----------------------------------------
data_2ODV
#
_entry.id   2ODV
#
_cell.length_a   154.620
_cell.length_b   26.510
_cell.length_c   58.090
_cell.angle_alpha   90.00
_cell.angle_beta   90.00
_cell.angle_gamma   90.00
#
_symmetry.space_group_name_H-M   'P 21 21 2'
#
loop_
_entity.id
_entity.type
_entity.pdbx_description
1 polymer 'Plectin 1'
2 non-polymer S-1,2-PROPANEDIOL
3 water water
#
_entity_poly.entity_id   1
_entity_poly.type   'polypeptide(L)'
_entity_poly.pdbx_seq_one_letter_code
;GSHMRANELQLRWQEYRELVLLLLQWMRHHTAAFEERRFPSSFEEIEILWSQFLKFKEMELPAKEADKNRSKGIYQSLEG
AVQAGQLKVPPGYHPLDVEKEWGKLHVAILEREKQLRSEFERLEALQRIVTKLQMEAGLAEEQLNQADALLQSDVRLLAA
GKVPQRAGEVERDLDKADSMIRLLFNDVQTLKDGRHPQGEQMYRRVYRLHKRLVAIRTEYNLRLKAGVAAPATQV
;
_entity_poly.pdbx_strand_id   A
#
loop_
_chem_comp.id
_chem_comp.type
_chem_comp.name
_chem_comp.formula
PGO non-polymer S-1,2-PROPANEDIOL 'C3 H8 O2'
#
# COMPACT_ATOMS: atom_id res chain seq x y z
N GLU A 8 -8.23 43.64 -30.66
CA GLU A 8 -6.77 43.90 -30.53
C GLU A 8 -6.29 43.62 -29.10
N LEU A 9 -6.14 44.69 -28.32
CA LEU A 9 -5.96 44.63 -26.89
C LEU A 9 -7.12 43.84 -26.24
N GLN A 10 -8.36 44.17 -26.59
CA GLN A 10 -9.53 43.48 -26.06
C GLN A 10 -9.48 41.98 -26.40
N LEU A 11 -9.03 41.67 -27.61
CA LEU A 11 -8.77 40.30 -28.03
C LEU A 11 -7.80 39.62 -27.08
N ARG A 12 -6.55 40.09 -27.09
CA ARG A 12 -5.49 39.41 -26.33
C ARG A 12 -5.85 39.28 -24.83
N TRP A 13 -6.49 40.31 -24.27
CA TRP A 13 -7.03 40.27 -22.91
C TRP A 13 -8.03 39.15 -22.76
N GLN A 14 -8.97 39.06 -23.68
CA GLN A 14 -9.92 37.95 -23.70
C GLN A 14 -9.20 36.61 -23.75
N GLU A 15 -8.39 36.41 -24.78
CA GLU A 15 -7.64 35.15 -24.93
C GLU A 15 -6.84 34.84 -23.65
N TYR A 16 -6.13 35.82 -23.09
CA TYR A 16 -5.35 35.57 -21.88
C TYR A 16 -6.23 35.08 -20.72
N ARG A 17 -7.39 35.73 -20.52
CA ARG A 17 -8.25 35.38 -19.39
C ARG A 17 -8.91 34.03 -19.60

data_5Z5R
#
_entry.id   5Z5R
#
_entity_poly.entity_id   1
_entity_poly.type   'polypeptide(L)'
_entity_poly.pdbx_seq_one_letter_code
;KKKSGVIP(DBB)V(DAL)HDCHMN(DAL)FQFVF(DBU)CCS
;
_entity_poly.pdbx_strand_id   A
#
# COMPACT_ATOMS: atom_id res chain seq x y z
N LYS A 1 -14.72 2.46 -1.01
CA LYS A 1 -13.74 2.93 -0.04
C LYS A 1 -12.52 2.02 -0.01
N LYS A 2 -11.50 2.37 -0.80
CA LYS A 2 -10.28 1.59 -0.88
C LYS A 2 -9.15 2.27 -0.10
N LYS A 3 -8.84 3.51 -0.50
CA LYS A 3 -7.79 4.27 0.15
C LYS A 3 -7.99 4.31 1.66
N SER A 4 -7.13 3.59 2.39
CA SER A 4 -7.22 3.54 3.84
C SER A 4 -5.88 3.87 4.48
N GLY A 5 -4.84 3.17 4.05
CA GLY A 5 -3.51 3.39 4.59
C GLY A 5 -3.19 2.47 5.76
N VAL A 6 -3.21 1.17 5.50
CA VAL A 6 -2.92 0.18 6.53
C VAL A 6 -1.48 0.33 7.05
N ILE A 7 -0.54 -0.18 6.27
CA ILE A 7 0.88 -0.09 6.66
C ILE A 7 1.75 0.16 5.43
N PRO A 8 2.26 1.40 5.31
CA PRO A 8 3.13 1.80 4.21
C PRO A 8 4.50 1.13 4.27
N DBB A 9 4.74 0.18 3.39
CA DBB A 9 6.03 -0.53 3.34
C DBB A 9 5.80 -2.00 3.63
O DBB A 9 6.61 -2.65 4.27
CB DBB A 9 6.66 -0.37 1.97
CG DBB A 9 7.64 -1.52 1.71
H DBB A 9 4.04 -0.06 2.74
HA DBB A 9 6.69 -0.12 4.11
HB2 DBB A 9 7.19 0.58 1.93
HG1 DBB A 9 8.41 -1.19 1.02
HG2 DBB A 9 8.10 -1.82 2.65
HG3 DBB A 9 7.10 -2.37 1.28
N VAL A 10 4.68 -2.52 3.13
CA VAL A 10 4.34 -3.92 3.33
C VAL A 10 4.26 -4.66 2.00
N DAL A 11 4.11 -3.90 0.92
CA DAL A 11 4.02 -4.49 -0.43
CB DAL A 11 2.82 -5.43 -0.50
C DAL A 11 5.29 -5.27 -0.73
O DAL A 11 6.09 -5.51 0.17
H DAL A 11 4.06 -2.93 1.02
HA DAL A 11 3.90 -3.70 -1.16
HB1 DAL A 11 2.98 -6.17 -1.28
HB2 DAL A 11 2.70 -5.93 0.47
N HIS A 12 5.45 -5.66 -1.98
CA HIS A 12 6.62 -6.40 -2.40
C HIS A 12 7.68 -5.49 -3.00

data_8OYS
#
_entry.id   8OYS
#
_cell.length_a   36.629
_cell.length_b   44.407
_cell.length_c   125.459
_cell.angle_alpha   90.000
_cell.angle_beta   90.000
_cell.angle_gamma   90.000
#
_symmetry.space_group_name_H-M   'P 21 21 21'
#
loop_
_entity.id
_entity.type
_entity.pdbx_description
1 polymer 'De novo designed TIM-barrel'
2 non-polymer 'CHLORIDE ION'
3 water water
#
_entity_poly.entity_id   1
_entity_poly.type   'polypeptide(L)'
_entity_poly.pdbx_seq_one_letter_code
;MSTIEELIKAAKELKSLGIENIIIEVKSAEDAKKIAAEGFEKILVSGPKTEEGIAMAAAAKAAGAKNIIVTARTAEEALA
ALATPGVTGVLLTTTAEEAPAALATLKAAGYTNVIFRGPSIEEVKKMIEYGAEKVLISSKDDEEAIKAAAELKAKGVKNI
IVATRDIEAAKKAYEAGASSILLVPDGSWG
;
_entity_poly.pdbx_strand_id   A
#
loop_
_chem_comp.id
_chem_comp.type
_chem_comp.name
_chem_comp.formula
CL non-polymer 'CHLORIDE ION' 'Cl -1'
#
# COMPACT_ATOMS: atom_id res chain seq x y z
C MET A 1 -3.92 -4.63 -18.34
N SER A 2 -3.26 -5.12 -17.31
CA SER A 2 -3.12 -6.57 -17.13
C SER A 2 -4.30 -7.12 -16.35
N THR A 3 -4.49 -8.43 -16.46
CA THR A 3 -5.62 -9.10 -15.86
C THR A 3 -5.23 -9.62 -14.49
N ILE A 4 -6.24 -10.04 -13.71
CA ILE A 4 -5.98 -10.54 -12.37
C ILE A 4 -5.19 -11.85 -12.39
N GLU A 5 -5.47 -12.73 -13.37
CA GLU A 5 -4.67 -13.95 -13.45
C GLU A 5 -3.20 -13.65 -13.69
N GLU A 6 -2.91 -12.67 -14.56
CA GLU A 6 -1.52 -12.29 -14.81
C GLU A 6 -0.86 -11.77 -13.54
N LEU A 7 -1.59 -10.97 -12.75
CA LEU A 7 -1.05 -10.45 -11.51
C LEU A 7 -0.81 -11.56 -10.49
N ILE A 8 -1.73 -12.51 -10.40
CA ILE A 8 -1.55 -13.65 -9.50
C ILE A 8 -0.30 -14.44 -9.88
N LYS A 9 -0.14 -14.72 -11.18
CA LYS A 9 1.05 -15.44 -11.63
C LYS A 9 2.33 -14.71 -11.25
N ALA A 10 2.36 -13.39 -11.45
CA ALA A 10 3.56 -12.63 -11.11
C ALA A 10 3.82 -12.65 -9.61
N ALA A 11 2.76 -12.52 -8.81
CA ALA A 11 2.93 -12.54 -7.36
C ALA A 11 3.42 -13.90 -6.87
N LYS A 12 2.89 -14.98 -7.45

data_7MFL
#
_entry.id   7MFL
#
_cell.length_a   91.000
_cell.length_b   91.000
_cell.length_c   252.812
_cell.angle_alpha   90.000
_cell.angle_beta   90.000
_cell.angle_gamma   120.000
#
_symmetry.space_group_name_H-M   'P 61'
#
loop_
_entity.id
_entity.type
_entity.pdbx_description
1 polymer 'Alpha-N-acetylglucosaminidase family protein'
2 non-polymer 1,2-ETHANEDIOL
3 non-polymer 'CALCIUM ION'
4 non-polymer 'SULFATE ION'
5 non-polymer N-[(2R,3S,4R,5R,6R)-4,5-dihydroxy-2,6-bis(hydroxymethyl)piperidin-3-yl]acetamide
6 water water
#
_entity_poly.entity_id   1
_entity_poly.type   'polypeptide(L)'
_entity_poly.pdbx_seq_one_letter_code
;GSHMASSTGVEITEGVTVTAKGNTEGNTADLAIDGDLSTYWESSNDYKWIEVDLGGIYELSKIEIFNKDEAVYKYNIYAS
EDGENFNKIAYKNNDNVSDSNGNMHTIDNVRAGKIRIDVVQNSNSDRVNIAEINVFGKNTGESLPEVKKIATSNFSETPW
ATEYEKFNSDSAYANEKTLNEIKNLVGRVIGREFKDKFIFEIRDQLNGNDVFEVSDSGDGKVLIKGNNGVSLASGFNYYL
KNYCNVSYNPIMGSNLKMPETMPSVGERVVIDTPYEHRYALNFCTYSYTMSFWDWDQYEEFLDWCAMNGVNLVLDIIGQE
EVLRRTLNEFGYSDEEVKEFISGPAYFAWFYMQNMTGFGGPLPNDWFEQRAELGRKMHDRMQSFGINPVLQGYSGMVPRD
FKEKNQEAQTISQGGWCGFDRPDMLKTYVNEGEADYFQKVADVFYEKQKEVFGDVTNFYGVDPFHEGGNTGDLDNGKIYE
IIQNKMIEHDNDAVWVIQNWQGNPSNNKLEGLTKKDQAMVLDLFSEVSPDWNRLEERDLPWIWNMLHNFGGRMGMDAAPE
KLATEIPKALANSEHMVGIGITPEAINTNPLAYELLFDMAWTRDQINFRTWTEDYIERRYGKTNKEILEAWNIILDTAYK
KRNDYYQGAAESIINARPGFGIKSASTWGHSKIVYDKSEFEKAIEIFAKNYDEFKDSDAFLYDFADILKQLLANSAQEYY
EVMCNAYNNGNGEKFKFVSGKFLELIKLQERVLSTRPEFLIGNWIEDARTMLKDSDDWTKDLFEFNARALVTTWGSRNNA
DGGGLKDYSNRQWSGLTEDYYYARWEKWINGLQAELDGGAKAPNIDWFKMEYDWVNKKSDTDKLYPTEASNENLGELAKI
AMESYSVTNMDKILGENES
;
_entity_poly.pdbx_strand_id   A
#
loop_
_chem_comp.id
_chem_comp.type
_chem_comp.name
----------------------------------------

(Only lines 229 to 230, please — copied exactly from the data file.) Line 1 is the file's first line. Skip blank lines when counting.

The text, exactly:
;GSHMASSTGVEITEGVTVTAKGNTEGNTADLAIDGDLSTYWESSNDYKWIEVDLGGIYELSKIEIFNKDEAVYKYNIYAS
EDGENFNKIAYKNNDNVSDSNGNMHTIDNVRAGKIRIDVVQNSNSDRVNIAEINVFGKNTGESLPEVKKIATSNFSETPW